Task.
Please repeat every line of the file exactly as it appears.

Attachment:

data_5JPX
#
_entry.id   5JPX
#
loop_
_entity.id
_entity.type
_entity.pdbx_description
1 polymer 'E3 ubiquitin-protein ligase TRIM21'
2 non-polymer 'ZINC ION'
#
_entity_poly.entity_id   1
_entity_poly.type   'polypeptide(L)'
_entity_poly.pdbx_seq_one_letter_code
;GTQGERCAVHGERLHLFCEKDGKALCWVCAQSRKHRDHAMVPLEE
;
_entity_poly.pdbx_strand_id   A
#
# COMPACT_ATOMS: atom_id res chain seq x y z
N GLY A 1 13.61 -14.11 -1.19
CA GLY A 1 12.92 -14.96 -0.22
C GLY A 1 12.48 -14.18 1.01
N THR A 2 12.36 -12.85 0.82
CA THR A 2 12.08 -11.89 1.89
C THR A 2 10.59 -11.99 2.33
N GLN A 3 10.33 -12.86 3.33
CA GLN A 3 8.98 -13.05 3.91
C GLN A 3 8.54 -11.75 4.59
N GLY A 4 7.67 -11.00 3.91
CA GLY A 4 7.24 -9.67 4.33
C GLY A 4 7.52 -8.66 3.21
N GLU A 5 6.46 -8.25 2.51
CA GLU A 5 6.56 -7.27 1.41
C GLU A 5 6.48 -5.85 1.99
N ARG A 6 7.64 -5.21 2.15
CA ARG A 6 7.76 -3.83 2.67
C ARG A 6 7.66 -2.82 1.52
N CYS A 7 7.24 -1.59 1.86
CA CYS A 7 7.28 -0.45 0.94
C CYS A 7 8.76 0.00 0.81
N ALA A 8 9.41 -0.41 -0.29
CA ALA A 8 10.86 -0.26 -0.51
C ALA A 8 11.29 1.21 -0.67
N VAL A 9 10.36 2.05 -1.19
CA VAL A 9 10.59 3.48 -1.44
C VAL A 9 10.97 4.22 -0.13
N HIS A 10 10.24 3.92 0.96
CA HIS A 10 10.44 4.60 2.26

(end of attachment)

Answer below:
data_5JPX
#
_entry.id   5JPX
#
loop_
_entity.id
_entity.type
_entity.pdbx_description
1 polymer 'E3 ubiquitin-protein ligase TRIM21'
2 non-polymer 'ZINC ION'
#
_entity_poly.entity_id   1
_entity_poly.type   'polypeptide(L)'
_entity_poly.pdbx_seq_one_letter_code
;GTQGERCAVHGERLHLFCEKDGKALCWVCAQSRKHRDHAMVPLEE
;
_entity_poly.pdbx_strand_id   A
#
# COMPACT_ATOMS: atom_id res chain seq x y z
N GLY A 1 13.61 -14.11 -1.19
CA GLY A 1 12.92 -14.96 -0.22
C GLY A 1 12.48 -14.18 1.01
N THR A 2 12.36 -12.85 0.82
CA THR A 2 12.08 -11.89 1.89
C THR A 2 10.59 -11.99 2.33
N GLN A 3 10.33 -12.86 3.33
CA GLN A 3 8.98 -13.05 3.91
C GLN A 3 8.54 -11.75 4.59
N GLY A 4 7.67 -11.00 3.91
CA GLY A 4 7.24 -9.67 4.33
C GLY A 4 7.52 -8.66 3.21
N GLU A 5 6.46 -8.25 2.51
CA GLU A 5 6.56 -7.27 1.41
C GLU A 5 6.48 -5.85 1.99
N ARG A 6 7.64 -5.21 2.15
CA ARG A 6 7.76 -3.83 2.67
C ARG A 6 7.66 -2.82 1.52
N CYS A 7 7.24 -1.59 1.86
CA CYS A 7 7.28 -0.45 0.94
C CYS A 7 8.76 0.00 0.81
N ALA A 8 9.41 -0.41 -0.29
CA ALA A 8 10.86 -0.26 -0.51
C ALA A 8 11.29 1.21 -0.67
N VAL A 9 10.36 2.05 -1.19
CA VAL A 9 10.59 3.48 -1.44
C VAL A 9 10.97 4.22 -0.13
N HIS A 10 10.24 3.92 0.96
CA HIS A 10 10.44 4.60 2.26